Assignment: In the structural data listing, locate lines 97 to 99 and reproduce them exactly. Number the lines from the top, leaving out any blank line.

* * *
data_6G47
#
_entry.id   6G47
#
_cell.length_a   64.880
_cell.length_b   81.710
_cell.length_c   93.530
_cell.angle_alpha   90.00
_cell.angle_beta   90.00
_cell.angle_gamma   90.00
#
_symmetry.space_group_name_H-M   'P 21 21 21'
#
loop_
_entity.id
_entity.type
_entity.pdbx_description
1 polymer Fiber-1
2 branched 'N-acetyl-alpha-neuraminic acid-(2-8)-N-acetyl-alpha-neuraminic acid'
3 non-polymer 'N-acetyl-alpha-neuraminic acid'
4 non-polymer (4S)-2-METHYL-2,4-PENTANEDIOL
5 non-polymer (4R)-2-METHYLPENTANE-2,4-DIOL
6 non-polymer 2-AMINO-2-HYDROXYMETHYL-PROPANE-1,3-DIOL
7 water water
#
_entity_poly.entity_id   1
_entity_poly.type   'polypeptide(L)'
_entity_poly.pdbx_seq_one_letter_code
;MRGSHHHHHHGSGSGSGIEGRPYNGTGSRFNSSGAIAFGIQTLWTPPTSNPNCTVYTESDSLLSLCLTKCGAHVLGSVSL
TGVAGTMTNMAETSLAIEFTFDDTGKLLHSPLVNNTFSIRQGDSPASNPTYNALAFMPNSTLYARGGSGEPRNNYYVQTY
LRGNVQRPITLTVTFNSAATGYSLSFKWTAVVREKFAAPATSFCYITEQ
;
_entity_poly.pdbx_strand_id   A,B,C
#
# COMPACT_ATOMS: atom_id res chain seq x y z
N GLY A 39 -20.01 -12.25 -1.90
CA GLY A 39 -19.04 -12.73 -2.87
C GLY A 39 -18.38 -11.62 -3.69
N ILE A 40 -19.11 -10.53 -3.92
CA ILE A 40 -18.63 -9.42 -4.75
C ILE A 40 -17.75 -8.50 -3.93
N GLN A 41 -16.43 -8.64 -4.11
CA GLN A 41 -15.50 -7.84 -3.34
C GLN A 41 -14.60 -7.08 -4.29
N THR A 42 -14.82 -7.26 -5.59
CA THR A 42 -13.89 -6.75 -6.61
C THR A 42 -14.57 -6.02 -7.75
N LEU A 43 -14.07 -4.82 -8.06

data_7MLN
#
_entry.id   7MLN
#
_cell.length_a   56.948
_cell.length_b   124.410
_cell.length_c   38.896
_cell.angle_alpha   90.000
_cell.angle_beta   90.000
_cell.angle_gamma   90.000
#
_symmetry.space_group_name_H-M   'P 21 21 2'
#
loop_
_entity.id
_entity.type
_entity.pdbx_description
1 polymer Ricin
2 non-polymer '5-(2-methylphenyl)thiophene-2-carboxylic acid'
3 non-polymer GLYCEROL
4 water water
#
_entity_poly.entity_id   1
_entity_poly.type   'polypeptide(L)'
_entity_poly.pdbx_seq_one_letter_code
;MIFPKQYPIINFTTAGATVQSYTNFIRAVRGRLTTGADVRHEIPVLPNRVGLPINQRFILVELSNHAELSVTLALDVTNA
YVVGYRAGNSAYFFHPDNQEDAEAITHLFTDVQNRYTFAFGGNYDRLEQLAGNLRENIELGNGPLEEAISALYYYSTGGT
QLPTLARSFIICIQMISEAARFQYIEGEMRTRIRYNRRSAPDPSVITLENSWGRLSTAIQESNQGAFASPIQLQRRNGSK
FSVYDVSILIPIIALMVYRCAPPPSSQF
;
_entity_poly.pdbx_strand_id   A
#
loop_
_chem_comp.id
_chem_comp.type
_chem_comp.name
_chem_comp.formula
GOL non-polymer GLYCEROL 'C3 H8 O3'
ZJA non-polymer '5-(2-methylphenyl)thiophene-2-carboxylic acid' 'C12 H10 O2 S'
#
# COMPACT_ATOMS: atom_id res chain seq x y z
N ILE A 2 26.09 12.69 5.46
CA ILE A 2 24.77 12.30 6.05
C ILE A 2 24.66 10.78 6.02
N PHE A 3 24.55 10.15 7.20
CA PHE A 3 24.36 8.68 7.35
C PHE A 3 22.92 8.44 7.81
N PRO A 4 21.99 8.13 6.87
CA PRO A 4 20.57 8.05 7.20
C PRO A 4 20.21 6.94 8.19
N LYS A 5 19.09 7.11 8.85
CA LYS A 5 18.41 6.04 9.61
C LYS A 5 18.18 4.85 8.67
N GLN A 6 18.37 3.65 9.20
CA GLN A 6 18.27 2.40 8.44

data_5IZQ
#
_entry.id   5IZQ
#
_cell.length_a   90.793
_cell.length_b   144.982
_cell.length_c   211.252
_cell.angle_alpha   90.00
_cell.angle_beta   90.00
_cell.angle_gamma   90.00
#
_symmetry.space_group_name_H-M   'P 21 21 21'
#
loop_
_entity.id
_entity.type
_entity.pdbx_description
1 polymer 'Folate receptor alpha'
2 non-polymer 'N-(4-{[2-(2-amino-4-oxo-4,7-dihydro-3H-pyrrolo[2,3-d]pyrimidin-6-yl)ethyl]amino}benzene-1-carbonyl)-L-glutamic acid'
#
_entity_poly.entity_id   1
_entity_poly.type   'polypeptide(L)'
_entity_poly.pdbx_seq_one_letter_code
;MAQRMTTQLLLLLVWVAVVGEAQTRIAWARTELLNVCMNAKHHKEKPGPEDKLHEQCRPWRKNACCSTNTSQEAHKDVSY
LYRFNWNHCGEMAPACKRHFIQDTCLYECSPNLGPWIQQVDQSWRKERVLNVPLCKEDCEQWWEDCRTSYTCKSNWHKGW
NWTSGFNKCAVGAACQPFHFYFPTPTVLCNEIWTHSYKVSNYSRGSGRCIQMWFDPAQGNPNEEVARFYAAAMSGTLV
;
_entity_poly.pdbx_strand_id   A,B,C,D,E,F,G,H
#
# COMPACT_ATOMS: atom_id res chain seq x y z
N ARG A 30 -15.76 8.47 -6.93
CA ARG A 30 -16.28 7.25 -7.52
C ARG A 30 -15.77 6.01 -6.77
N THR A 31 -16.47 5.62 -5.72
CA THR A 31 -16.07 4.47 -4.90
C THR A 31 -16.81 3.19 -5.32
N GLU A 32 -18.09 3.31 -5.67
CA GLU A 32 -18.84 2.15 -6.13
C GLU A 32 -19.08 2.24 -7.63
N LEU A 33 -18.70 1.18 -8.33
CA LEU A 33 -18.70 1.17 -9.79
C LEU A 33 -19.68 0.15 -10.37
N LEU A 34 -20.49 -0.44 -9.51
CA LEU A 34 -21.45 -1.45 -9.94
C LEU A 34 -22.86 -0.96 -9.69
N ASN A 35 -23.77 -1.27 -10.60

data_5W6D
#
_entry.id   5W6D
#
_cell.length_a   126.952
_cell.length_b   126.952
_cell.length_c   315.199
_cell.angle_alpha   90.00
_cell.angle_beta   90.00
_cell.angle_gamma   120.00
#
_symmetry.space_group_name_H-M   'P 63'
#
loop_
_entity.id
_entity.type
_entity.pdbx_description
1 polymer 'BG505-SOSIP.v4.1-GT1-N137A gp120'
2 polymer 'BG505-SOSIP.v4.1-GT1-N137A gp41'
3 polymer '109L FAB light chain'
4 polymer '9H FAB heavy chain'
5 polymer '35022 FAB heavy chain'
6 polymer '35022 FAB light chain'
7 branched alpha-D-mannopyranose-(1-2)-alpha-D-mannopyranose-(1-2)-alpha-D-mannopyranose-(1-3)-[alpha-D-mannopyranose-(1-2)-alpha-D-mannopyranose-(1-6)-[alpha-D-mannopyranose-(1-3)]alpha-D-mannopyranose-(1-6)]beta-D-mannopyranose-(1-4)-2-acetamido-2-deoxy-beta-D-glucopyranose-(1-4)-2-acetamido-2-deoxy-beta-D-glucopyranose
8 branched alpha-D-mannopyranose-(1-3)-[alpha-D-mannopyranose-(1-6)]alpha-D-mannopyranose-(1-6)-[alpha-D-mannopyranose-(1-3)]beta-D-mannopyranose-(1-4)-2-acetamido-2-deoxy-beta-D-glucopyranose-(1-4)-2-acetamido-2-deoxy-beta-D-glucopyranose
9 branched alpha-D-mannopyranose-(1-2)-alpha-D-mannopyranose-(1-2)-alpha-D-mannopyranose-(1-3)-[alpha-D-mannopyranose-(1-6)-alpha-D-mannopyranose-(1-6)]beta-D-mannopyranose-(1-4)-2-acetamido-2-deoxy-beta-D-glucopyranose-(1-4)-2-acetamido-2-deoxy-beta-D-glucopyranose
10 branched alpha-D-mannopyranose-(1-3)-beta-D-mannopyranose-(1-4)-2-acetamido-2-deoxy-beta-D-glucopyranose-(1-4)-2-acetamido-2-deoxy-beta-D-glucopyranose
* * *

CA PRO A 4 20.57 8.05 7.20
C PRO A 4 20.21 6.94 8.19
N LYS A 5 19.09 7.11 8.85